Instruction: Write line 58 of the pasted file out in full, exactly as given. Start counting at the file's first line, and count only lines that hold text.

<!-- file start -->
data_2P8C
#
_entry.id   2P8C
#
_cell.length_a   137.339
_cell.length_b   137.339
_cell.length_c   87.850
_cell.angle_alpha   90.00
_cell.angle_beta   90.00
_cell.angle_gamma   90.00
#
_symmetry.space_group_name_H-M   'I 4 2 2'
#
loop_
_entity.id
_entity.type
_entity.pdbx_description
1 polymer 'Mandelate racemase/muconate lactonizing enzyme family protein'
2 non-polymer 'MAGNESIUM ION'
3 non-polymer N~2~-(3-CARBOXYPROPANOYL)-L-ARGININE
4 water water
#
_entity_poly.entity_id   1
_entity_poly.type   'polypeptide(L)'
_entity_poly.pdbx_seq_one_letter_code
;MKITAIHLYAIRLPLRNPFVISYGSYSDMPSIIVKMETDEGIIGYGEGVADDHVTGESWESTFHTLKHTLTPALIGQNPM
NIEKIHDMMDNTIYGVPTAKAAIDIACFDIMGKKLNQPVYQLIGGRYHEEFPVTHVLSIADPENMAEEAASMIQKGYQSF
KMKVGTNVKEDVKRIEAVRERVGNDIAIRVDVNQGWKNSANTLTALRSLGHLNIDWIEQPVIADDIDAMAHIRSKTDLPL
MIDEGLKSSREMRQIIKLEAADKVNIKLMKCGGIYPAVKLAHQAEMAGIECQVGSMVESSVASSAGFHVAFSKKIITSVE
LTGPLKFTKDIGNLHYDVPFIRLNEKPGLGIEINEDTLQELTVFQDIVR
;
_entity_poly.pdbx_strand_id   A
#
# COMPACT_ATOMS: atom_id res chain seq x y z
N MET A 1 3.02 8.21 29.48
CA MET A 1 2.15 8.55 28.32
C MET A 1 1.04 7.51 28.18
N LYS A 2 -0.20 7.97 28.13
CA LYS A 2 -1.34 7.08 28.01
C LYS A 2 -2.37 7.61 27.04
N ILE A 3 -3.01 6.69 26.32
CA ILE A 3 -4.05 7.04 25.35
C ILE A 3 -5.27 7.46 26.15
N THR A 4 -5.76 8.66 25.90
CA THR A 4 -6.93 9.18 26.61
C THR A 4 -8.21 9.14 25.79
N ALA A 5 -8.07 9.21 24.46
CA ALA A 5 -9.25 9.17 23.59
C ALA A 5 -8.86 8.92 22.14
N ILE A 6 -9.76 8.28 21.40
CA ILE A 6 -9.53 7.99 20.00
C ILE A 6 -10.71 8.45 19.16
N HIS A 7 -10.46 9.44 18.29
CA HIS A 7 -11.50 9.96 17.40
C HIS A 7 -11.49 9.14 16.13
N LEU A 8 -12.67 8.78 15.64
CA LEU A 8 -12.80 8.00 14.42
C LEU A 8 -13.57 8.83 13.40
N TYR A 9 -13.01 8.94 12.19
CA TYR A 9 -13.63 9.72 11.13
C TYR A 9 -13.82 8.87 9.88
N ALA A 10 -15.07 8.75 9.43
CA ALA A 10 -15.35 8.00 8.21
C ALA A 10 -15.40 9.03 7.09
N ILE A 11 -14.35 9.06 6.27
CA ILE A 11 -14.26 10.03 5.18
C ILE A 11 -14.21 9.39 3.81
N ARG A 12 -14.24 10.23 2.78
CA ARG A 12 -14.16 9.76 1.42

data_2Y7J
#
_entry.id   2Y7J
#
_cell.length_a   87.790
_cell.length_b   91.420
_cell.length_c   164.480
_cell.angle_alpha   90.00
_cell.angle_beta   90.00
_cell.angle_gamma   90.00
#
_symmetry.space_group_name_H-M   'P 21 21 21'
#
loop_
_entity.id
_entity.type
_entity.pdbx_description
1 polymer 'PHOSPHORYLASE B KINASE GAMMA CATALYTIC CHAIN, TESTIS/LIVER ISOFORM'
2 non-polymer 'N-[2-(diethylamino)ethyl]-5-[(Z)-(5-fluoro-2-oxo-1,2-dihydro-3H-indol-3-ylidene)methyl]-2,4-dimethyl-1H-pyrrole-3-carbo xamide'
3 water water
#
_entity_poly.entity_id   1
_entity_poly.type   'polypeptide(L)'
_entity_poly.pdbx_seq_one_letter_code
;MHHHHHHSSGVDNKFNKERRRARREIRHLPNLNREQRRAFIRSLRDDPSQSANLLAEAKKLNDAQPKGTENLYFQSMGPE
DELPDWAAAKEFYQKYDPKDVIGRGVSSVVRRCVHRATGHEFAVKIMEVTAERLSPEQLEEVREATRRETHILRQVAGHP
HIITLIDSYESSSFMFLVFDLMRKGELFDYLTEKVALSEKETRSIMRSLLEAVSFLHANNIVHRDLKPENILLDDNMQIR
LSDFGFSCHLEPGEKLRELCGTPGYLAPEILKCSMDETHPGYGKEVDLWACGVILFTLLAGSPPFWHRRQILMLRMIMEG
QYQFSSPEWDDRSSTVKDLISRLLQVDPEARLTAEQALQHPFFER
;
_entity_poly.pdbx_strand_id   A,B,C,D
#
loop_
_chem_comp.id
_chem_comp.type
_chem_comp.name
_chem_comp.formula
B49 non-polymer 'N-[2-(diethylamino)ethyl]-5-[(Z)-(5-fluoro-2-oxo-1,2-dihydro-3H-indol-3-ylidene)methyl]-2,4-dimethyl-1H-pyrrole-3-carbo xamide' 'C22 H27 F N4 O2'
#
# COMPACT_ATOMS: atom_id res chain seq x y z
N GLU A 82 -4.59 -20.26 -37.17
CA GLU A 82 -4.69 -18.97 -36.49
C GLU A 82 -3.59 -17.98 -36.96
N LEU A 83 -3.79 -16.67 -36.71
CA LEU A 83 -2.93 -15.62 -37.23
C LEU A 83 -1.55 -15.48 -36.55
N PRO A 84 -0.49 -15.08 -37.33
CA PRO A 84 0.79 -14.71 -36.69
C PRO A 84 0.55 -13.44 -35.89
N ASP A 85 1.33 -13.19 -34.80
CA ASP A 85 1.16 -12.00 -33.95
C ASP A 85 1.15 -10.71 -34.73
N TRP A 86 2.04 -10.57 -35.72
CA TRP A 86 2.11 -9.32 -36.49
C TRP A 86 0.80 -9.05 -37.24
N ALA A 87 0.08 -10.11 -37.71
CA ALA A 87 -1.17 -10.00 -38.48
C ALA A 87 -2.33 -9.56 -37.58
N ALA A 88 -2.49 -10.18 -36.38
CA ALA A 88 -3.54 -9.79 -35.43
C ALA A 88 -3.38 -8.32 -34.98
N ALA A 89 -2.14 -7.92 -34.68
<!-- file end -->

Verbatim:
C LEU A 8 -13.57 8.83 13.40